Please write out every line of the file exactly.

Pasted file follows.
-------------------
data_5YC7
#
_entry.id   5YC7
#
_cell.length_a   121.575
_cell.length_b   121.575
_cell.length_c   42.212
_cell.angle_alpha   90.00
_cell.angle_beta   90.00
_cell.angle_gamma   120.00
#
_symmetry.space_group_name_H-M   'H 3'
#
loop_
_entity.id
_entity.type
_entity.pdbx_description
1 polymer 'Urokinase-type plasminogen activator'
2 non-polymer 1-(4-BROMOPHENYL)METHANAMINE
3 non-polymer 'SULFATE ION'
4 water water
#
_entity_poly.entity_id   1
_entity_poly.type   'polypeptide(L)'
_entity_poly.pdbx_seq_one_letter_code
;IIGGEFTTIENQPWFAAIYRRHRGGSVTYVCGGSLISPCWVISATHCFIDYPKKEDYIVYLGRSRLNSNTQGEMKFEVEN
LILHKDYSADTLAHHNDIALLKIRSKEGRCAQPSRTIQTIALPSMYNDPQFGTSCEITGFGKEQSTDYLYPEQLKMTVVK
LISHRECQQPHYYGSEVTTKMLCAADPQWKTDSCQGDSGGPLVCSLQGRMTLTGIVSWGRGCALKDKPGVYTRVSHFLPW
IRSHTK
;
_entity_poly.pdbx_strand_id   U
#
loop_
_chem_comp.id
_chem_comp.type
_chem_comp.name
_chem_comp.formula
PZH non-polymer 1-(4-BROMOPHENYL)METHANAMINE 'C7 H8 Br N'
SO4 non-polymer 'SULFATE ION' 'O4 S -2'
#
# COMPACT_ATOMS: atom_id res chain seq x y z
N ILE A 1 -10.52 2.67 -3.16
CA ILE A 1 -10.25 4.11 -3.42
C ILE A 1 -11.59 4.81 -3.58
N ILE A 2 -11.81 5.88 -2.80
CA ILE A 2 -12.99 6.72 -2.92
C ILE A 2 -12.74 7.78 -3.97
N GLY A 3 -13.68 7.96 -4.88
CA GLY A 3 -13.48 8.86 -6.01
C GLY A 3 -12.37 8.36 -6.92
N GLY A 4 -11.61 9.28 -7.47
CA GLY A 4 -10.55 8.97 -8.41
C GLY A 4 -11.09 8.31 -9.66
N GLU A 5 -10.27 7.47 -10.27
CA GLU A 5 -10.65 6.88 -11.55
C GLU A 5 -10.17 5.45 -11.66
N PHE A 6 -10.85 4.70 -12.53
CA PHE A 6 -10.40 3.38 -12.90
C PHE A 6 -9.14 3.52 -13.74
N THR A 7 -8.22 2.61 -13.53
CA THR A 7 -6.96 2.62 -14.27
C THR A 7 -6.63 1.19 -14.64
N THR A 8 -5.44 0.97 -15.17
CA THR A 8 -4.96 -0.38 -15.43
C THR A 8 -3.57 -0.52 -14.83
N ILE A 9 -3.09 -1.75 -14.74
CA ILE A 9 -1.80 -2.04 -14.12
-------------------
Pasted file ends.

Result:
data_5YC7
#
_entry.id   5YC7
#
_cell.length_a   121.575
_cell.length_b   121.575
_cell.length_c   42.212
_cell.angle_alpha   90.00
_cell.angle_beta   90.00
_cell.angle_gamma   120.00
#
_symmetry.space_group_name_H-M   'H 3'
#
loop_
_entity.id
_entity.type
_entity.pdbx_description
1 polymer 'Urokinase-type plasminogen activator'
2 non-polymer 1-(4-BROMOPHENYL)METHANAMINE
3 non-polymer 'SULFATE ION'
4 water water
#
_entity_poly.entity_id   1
_entity_poly.type   'polypeptide(L)'
_entity_poly.pdbx_seq_one_letter_code
;IIGGEFTTIENQPWFAAIYRRHRGGSVTYVCGGSLISPCWVISATHCFIDYPKKEDYIVYLGRSRLNSNTQGEMKFEVEN
LILHKDYSADTLAHHNDIALLKIRSKEGRCAQPSRTIQTIALPSMYNDPQFGTSCEITGFGKEQSTDYLYPEQLKMTVVK
LISHRECQQPHYYGSEVTTKMLCAADPQWKTDSCQGDSGGPLVCSLQGRMTLTGIVSWGRGCALKDKPGVYTRVSHFLPW
IRSHTK
;
_entity_poly.pdbx_strand_id   U
#
loop_
_chem_comp.id
_chem_comp.type
_chem_comp.name
_chem_comp.formula
PZH non-polymer 1-(4-BROMOPHENYL)METHANAMINE 'C7 H8 Br N'
SO4 non-polymer 'SULFATE ION' 'O4 S -2'
#
# COMPACT_ATOMS: atom_id res chain seq x y z
N ILE A 1 -10.52 2.67 -3.16
CA ILE A 1 -10.25 4.11 -3.42
C ILE A 1 -11.59 4.81 -3.58
N ILE A 2 -11.81 5.88 -2.80
CA ILE A 2 -12.99 6.72 -2.92
C ILE A 2 -12.74 7.78 -3.97
N GLY A 3 -13.68 7.96 -4.88
CA GLY A 3 -13.48 8.86 -6.01
C GLY A 3 -12.37 8.36 -6.92
N GLY A 4 -11.61 9.28 -7.47
CA GLY A 4 -10.55 8.97 -8.41
C GLY A 4 -11.09 8.31 -9.66
N GLU A 5 -10.27 7.47 -10.27
CA GLU A 5 -10.65 6.88 -11.55
C GLU A 5 -10.17 5.45 -11.66
N PHE A 6 -10.85 4.70 -12.53
CA PHE A 6 -10.40 3.38 -12.90
C PHE A 6 -9.14 3.52 -13.74
N THR A 7 -8.22 2.61 -13.53
CA THR A 7 -6.96 2.62 -14.27
C THR A 7 -6.63 1.19 -14.64
N THR A 8 -5.44 0.97 -15.17
CA THR A 8 -4.96 -0.38 -15.43
C THR A 8 -3.57 -0.52 -14.83
N ILE A 9 -3.09 -1.75 -14.74
CA ILE A 9 -1.80 -2.04 -14.12